On the first premise, it is common enough for theologians to deny this, instead claiming that some people have had direct experiences with the Almighty. The issue is whether any of those people actually experienced some infinite properties or qualities of God, or only thought they did. Could they understand what is really happening to them? Mystical experiences are frequently described as involving losing all sense of embodiment or finitude, so that one’s consciousness seems to inflate beyond all bounds, or disappears altogether into something inexpressibly vaster. This psychological phenomenon happens to some people, sure. But these experiences can easily be induced by meditation, isolation, drugs, falling asleep, or blows to the head. Naturally, theologians claim that people of the ‘right’ religion do encounter God. But this is just a bluff: they could not possibly know this. No human has the cognitive capacity to understandably distinguish some genuine encounter with God from a pseudo-encounter. The mystical experience itself can’t display the difference between a genuine encounter with God from some impressive psychological phenomenon. By definition, mystical experiences don’t come pre-labeled with some God’s name on it – if they have anything in common, they are just infinitely mysterious. That’s why mystics end up disagreeing over which God they experience, or (more wisely) they just agree that nothing can be proven.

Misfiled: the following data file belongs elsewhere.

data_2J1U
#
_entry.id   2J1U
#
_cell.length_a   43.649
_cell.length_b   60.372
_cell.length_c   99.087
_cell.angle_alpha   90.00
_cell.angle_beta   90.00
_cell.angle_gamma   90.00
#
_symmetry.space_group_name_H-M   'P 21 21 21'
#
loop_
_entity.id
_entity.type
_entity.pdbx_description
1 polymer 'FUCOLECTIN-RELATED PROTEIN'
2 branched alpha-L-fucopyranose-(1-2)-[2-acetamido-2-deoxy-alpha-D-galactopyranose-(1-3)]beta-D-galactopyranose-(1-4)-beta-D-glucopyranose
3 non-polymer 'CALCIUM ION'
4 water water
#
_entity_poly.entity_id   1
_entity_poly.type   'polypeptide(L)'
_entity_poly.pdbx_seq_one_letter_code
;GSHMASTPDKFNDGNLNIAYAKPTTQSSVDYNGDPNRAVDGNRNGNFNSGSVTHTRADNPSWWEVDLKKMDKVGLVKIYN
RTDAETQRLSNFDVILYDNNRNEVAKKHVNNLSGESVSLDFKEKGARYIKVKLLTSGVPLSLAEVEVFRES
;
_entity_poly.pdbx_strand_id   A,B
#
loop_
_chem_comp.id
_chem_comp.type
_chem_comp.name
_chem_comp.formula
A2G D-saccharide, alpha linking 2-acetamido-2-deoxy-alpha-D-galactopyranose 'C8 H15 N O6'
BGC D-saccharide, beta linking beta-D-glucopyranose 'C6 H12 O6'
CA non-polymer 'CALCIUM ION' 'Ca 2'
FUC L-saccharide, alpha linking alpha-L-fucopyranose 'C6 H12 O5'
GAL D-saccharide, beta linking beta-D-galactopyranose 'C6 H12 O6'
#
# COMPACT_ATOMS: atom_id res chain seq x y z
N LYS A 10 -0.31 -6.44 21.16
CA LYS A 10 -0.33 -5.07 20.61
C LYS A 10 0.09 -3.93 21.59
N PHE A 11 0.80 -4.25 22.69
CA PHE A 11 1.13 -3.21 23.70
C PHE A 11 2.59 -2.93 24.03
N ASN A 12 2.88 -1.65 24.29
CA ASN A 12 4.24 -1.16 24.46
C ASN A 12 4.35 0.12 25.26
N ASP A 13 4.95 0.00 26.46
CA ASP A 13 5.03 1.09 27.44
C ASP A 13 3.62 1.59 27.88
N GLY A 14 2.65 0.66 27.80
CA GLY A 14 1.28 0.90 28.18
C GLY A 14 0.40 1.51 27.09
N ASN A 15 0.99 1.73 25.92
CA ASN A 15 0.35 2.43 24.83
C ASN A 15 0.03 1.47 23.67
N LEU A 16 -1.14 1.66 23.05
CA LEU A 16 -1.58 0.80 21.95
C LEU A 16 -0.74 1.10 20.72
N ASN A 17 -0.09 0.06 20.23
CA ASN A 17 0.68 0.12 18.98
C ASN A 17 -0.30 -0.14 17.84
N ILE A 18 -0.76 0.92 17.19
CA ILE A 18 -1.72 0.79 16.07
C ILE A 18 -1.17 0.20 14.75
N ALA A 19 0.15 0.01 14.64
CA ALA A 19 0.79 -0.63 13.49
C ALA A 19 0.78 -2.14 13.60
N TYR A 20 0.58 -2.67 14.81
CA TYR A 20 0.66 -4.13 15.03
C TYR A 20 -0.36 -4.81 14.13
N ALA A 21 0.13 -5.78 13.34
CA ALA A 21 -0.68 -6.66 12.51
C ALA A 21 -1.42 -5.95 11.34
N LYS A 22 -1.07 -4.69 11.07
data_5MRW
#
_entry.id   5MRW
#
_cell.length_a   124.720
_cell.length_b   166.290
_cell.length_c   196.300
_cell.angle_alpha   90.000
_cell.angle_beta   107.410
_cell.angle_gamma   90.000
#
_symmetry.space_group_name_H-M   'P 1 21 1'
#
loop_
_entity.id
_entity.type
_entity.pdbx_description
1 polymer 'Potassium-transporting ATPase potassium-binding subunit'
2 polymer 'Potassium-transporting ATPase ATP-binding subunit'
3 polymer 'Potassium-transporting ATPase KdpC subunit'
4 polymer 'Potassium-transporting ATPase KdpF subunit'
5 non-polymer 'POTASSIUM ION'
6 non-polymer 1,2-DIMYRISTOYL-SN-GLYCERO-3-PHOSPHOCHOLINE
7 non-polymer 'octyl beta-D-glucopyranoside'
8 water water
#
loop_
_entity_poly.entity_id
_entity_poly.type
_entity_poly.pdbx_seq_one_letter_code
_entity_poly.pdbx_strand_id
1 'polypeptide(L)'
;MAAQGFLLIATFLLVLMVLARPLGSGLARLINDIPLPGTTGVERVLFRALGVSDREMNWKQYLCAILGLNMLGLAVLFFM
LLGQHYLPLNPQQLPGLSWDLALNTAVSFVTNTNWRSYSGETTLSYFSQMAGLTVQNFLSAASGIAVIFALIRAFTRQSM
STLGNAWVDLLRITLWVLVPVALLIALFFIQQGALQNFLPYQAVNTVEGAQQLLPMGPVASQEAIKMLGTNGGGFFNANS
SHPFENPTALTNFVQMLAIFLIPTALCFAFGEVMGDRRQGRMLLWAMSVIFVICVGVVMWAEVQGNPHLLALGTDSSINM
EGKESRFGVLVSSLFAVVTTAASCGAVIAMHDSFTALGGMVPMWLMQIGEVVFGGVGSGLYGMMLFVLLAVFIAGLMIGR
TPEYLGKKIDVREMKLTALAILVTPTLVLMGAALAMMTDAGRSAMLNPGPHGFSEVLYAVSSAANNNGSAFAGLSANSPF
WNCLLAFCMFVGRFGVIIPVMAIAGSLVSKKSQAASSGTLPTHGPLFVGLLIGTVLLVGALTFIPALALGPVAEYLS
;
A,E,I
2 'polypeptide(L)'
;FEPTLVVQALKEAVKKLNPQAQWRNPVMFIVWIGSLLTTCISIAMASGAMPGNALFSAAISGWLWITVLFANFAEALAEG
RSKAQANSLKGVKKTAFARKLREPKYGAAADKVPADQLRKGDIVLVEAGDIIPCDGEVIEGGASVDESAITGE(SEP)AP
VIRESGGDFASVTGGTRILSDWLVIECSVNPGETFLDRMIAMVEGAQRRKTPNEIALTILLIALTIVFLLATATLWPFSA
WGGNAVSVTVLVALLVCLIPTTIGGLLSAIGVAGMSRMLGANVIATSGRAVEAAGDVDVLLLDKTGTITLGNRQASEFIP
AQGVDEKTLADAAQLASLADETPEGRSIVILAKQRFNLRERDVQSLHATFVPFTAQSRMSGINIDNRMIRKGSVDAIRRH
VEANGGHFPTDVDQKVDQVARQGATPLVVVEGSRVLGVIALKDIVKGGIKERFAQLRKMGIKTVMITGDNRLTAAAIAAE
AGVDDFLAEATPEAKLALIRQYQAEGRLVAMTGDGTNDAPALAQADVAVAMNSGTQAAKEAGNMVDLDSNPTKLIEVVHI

Theologians are aware of these obstacles. One typical trick is to claim that God endows special people with unnatural powers to know divine matters. Such tricks beg the question, requiring the prior assumption that God exists, so no proof is possible in this manner either.